For Daddy, 10/20/51- 7/28/97
Hate to come back from a long blog vacation with a sad post, but I try to talk about this day every year in some way or another. This is actually an edited version of a post I made two years ago on the tenth anniversary of my dad's death, but I'm reusing it since it still says pretty much everything I want to say about it. It's funny, but when Dad died, a lot of people said, "One day, you'll write about this." Twelve years later, I still haven't. Daddy got cancer when I was fourteen, and died when I was seventeen, so in a lot of ways, that defined my teenage years, and probably had a big effect on the stuff I write for teenagers, but I'm still not ready to tackle that particular story. Maybe one day.
Anyway, on to my post:
Today marks the twelfth anniversary of my dad's death. It's almost impossible to believe that a dozen years have passed, but there you have it. For those of you not fortunate enough to know my dad, he was one of those rare individuals who was truly good. I'm not trying to deify him; I think we do that far too often to those we have lost, and, in doing so, we deny humanity. Instead, a little story.
When my dad was sixteen, he lost both of his best friends in a car accident. He was supposed to be with them that night, but had to work. As a result, Daddy always felt that he had cheated death and often told my mom that he wouldn't live to see fifty. Sadly, he was right.
But what did Daddy do with that time he had on earth? He spent it being kind. How many people when they leave this life can say, "I treated both those I loved and didn't love with respect"?
My dad could.
I have always said that I would rather have had the dad I had for seventeen years than any other father for a lifetime, and I stand by that. But still, ten years in, I am so, so sad for the things we never shared. There are big things of course, like him not being there when I got married or bore the son that carries his name. But it's the little things that no one warns you about. Like how many times I've watched Austin Powers or The English Patient and thought, "God, Daddy would have LOVED this." Or thinking of him, who once had a Che Guevera poster over the couch, and wondering what he would say about our current political situation. All the little things I would have loved to share with him. In a way, I know that I still share these things with him. As Emily Dickinson said about her dead mother, "Mama never forgets her birds / Though in another tree / She looks down just as often / And just as tenderly..."
It continues to be hard, and I still dread six years from now, when he will have been gone eighteen years and, therefore, will have been dead for longer than I ever knew him alive. And I hate that my son will always have to say, "I never knew my mom's dad. He died when she was seventeen."
But I have good memories, and I'd like to share a few with you.
1) I am four. My dad is in the driver's seat, I am in the back. He adjusts the rearview mirror so that he can see me. My mom admonishes him to direct it toward the road. He says, "But she's just so pretty!"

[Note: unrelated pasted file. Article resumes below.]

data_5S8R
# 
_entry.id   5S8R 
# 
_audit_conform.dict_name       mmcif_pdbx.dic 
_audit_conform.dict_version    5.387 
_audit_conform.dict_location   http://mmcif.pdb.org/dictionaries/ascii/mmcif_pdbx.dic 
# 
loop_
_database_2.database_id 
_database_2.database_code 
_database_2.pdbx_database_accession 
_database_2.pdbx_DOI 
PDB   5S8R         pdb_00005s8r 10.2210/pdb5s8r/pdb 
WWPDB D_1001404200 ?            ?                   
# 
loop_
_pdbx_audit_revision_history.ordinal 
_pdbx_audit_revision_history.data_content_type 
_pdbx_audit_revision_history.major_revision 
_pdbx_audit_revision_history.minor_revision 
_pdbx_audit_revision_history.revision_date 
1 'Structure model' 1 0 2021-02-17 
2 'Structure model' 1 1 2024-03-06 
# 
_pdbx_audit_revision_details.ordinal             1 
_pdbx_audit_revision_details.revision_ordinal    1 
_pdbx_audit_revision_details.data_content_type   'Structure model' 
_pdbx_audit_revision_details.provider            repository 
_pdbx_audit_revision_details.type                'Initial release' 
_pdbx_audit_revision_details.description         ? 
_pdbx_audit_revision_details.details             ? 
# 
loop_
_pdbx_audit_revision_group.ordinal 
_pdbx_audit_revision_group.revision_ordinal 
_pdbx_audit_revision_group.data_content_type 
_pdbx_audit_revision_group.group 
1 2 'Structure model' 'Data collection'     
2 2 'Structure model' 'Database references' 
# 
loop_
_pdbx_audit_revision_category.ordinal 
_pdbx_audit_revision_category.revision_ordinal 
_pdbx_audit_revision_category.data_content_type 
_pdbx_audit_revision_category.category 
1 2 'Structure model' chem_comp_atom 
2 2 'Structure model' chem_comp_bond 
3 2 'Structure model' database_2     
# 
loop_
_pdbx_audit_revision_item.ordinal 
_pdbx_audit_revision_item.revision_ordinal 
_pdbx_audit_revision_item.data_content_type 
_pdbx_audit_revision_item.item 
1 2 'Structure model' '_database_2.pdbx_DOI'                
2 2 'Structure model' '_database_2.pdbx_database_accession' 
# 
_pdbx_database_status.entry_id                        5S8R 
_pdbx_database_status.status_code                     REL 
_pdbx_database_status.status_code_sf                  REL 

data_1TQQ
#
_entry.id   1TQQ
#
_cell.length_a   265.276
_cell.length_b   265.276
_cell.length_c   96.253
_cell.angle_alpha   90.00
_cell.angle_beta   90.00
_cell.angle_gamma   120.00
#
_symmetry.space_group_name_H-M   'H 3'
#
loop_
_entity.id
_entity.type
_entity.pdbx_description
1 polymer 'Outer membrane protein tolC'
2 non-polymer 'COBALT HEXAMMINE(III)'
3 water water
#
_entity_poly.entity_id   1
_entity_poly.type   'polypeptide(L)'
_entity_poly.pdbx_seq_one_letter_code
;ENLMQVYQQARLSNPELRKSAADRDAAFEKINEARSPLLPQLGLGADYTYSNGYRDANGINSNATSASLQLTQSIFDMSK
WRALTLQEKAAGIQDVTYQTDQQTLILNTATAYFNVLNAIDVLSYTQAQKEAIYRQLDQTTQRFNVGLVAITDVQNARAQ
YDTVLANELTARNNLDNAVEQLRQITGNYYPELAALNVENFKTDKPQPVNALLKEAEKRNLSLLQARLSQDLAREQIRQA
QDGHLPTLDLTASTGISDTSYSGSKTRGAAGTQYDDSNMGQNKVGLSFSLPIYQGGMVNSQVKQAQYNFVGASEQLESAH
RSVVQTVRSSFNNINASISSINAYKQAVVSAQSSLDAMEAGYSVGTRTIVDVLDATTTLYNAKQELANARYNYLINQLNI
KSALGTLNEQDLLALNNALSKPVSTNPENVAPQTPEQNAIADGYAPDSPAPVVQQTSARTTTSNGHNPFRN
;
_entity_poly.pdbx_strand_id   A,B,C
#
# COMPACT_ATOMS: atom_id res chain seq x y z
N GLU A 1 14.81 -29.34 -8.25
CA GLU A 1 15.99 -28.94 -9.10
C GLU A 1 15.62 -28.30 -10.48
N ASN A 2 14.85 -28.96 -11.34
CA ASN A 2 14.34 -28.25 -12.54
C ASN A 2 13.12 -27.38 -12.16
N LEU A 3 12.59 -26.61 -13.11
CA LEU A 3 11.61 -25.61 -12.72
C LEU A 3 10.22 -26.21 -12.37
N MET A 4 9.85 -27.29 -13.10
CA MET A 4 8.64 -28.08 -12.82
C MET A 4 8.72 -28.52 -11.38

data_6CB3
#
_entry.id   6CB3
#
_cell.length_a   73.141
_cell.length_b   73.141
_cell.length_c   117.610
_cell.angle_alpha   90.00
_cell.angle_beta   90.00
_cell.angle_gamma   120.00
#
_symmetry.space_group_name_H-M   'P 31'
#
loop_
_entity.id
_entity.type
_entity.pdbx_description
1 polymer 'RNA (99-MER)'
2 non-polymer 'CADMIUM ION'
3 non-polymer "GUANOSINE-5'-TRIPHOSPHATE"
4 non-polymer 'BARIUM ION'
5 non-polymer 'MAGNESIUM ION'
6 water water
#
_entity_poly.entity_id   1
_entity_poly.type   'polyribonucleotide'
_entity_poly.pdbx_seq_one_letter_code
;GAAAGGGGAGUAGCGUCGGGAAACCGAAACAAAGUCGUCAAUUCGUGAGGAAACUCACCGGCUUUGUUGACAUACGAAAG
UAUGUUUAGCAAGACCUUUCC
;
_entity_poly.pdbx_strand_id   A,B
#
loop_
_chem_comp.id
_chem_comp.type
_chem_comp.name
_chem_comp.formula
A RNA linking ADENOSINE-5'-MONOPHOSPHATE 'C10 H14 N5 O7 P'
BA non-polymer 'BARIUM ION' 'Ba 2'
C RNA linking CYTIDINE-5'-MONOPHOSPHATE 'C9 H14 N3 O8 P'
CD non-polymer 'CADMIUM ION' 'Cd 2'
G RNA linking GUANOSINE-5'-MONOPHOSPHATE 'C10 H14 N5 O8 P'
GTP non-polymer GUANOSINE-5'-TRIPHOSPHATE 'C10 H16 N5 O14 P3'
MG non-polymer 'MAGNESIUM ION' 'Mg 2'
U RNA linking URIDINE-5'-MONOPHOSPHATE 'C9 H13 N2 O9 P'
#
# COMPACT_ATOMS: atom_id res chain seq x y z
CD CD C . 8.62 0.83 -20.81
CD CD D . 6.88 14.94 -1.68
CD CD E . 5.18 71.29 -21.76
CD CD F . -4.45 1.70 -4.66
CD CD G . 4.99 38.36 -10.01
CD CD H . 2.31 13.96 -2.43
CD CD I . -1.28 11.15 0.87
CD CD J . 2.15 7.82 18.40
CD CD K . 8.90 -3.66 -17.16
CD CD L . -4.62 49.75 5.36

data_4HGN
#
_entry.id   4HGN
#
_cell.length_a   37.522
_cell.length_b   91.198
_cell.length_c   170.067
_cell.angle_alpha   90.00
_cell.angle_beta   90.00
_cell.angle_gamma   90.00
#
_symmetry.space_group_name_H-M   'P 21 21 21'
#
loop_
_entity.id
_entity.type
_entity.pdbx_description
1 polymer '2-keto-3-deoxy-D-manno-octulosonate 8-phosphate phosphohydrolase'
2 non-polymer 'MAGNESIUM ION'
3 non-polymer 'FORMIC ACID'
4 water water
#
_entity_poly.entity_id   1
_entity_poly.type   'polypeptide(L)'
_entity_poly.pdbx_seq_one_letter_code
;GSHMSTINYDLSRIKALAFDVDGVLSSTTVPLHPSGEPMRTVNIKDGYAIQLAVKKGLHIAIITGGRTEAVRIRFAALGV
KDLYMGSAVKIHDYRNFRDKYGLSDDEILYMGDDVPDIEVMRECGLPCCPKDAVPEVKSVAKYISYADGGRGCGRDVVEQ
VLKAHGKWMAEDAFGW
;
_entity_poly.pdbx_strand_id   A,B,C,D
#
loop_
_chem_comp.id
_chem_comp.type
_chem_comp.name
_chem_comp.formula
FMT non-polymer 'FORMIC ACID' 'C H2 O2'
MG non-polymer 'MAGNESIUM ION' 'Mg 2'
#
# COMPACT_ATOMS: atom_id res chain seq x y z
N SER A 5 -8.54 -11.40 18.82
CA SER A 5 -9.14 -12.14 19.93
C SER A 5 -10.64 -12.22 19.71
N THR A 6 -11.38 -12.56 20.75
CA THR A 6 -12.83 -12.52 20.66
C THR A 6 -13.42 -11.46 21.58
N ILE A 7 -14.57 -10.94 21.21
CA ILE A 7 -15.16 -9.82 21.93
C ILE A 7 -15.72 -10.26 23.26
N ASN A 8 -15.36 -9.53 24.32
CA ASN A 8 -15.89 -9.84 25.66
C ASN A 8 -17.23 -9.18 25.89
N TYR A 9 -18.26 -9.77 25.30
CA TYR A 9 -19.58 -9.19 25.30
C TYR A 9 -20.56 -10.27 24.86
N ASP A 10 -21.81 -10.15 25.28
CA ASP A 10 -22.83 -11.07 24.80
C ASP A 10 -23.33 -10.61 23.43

2) I am seven. We have just bought a sailboat, which Daddy names after me and mom. It sits in the backyard and we raise the sails and order pizza, eating it in the cabin, right their in the yard, neighbors be damned.
3) I am eleven. We are in his truck and Eric Clapton's "Layla" comes on. "I wanted to name you after this song," Dad confides. "But your mom said Layla was too big of a name to give to a baby. I still like it."
4) I am thirteen. Mom is on a business trip and Dad uses the opportunity to trade in his old truck for a candy apple red Miata. We buy it and immediately start blaring "Brown Sugar" and "The Soft Parade." We laugh as the wind blows through our hair.
5) I am seventeen. It is the night before dad goes into the coma that will, three days later, lead to his death. I am headed upstairs for bed when something makes me turn around. I sit by his side in the bedroom and tell him how much I love him, what a wonderful father he's been, and how proud I am of the dignity he's shown in the face of a debilitating illness. He can't really talk, but just squeezes my hand.
A couple of years ago, Will picked up the picture of my dad that sits in my living room. In said picture, Dad's in his early twenties, long hair, long beard, banjo slung over his shoulder. Will has never really noticed this picture, but that day, he toted it around, kissed it, and pointed to Daddy, saying, "Will, Will."
It never stops. Those we love are still with us. But today, I sure do wish he were still here. I love you, Daddy.
And since you were a sailor...
"I must go down to the seas again, to the lonely sea and the sky,
And all I ask is a tall ship and a star to steer her by,
And the wheel's kick and the wind's song and the white sail's shaking,
And a gray mist on the sea's face, and a gray dawn breaking.
I must go down to the seas again, for the call of the running tide
Is a wild call and a clear call that may not be denied;
And all I ask is a windy day with the white clouds flying,
And the flung spray and the blown spume, and the sea-gulls crying.
I must go down to the seas again, to the vagrant gypsy life,
To the gull's way and the whale's way, where the wind's like a whetted knife;
And all I ask is a merry yarn from a laughing fellow-rover,
And quiet sleep and a sweet dream when the long trick's over."- John Masefield